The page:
An interview with architect and designer Ben van Berkel about the the dynamics and opportunities in modern product design and the self-conception of architects.
The work of UNStudio, which you founded, is theoretical as well as practical; it spans from complex city planning and architecture to interior design and product design. How far can product design in this context serve as a laboratory for experimental research, in terms of material, shape, even strategy?
Very far. The speed at which you can manufacture prototypes of products and the research into the characteristics and performance of specific materials provide a great testing ground. Within the world of product design many experiments take place with materials and how these are used. Certain production techniques also give us insight into how we could later apply these to architecture projects. So product design not only gives us a lot of ideas for materials, but also ideas about how these can be applied to geometrical constructs. But it also works the other way around. As architects we have so many references and examples of spaces and locations where we can imagine placing and using a particular product. If these opportunities did not exist for us, then it would be more difficult to adequately design the product for a given environment or for use within a particular context. We can constantly test our products in every environment that we work on, from the workspace to the future home and new forms of infrastructure – all these layers of knowledge can then influence the design of the product.
Due to today's technology, series production and individual customizing of objects or building parts are no contradiction anymore. How far have these developments changed architecture and design?
Today far more variety is possible through new production techniques and the interactive potentials of digital technology with machinery. From carpet design to furniture design and also in buildings, much more is now possible. In architecture modular systems enable great versatility: with a few repeated elements you can make many variations. The same is true of the customisation of products: this can now be done much more easily and inexpensively than was previously the case.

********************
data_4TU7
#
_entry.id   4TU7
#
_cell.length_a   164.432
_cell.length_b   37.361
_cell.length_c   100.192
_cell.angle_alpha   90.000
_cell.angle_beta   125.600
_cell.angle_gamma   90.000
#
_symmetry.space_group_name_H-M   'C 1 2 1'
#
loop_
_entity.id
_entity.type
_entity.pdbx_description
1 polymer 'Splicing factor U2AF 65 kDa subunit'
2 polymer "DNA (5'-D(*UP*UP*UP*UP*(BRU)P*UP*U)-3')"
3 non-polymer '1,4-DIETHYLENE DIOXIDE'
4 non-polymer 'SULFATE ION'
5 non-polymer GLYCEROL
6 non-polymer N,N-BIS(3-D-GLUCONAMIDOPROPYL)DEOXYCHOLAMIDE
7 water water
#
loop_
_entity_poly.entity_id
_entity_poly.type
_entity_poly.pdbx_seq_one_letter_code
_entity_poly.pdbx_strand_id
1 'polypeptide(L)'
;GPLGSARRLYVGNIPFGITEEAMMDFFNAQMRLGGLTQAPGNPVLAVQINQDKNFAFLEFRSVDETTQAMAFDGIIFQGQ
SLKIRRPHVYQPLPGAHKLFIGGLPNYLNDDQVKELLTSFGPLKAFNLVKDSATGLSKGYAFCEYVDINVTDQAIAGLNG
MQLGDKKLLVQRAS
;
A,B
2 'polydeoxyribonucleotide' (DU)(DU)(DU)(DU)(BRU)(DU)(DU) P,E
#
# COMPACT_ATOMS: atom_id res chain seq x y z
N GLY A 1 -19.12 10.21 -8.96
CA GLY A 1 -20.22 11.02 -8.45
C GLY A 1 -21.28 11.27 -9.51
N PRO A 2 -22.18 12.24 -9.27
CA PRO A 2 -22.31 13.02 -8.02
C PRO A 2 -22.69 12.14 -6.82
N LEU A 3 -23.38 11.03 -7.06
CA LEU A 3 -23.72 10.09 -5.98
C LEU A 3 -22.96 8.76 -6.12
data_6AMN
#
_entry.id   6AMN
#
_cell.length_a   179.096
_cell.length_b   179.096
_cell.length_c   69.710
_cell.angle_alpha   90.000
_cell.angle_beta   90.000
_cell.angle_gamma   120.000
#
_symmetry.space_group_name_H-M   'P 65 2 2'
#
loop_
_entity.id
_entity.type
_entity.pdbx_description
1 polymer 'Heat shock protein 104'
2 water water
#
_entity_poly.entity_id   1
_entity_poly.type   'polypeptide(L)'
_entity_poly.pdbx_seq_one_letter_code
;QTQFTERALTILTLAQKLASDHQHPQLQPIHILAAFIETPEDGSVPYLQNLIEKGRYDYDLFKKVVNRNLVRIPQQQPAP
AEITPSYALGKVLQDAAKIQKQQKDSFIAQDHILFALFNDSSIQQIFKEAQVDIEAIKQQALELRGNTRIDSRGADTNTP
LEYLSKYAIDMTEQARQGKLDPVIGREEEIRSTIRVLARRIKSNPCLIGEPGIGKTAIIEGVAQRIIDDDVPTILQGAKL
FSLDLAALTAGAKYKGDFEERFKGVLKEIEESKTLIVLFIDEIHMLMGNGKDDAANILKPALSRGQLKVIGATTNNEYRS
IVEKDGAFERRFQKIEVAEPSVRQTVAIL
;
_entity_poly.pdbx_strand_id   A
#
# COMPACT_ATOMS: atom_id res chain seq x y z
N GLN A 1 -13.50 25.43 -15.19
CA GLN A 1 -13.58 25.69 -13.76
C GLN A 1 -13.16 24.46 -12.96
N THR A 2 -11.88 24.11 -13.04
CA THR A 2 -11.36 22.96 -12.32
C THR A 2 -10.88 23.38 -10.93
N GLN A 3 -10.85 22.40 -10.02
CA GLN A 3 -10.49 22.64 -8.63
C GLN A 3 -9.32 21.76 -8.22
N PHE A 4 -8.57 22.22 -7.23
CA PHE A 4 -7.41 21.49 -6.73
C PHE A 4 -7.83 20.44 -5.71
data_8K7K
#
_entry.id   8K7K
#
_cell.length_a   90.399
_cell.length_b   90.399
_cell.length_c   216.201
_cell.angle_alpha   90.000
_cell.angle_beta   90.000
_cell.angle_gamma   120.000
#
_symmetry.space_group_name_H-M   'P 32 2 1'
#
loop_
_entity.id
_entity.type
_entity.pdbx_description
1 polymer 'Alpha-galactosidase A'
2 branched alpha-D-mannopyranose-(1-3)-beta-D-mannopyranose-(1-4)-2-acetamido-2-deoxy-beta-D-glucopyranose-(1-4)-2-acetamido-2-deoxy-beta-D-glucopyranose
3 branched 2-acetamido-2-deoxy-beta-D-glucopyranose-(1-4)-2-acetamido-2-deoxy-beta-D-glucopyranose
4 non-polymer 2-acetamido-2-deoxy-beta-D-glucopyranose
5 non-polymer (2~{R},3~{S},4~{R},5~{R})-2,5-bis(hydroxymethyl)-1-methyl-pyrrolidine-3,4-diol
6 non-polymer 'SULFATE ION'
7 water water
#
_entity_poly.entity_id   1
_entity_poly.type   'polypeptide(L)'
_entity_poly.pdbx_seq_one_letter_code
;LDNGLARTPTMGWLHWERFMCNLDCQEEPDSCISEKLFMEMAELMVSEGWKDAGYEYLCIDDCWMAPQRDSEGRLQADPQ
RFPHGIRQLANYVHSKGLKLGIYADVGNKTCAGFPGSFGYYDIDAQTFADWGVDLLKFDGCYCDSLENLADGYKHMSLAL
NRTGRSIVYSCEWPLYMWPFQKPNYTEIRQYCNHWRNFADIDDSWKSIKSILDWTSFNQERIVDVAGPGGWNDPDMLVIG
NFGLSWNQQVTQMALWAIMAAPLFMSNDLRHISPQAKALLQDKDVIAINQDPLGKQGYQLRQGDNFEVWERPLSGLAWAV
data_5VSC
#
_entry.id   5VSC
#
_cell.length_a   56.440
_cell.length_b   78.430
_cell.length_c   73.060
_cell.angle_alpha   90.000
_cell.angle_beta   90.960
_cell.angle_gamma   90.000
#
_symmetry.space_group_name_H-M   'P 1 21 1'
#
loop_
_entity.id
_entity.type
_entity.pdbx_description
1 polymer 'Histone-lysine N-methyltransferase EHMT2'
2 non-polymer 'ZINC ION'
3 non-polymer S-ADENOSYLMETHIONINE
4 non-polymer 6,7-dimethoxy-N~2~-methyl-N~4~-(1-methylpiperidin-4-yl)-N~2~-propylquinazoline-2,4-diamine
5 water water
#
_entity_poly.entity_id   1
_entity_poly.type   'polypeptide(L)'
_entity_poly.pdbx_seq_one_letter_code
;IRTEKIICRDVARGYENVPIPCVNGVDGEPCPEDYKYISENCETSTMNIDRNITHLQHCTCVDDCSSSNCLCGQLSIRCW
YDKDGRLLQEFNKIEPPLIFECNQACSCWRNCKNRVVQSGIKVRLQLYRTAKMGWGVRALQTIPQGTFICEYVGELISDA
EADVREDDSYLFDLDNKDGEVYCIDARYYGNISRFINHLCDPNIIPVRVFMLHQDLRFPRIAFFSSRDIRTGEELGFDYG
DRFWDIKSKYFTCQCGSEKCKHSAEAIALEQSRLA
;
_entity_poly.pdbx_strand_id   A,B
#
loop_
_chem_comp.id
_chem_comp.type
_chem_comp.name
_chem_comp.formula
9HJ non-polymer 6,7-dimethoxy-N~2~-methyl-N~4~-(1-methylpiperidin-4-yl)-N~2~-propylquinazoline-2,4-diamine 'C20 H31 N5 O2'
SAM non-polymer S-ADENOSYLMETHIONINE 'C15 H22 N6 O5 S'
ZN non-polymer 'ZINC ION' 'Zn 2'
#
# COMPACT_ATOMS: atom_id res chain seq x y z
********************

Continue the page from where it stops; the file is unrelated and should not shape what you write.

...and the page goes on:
In fact, today's lifestyles do not differentiate that much any more between different “spheres” of our life – working, living, leisure intermingle. How can e.g. designs for office spaces profit from residential or hospitality projects, and vice versa?
There are indeed a lot of cross-overs. We learn a great deal from different typologies and as a result hybridise, or cross-combine information in our designs. For instance you can learn a great deal about wayfinding from infrastructural projects and then apply this to routing systems in individual buildings, like museums or office buildings. The same can be said for installation and construction techniques. Cross-combining knowledge like this is not something that we are taught to do as designers, but it should become part of the education of the architect - from engineering to all the invisible technology that can significantly influence our designs. So it is not just different typologies that influence each other, but also the technological, engineering side of architecture.
Do you think that the self-conception of the architect has changed, or has to change, also to regain relevance within a wider social discourse?
Definitely! This is in fact now demanded from the profession, both by politicians and the public. Social discourse is necessary in order to make architecture more responsible and relevant. For example, every commercial building within the planning strategy of a city will have public impact, so architecture is a public construct and architects today have to design with that understanding.
ProfilBen van Berkel graduated as an architect at the Rietveld Academie in Amsterdam and the Architectural Association in London. In 1998, together with Caroline Bos, he founded the UNStudio (United Net) practice, a network of specialists in the fields of architecture, urban development and infrastructure. One of UNStudio’s projects known best internationally is the Mercedes-Benz Museum in Stuttgart. www.unstudio.com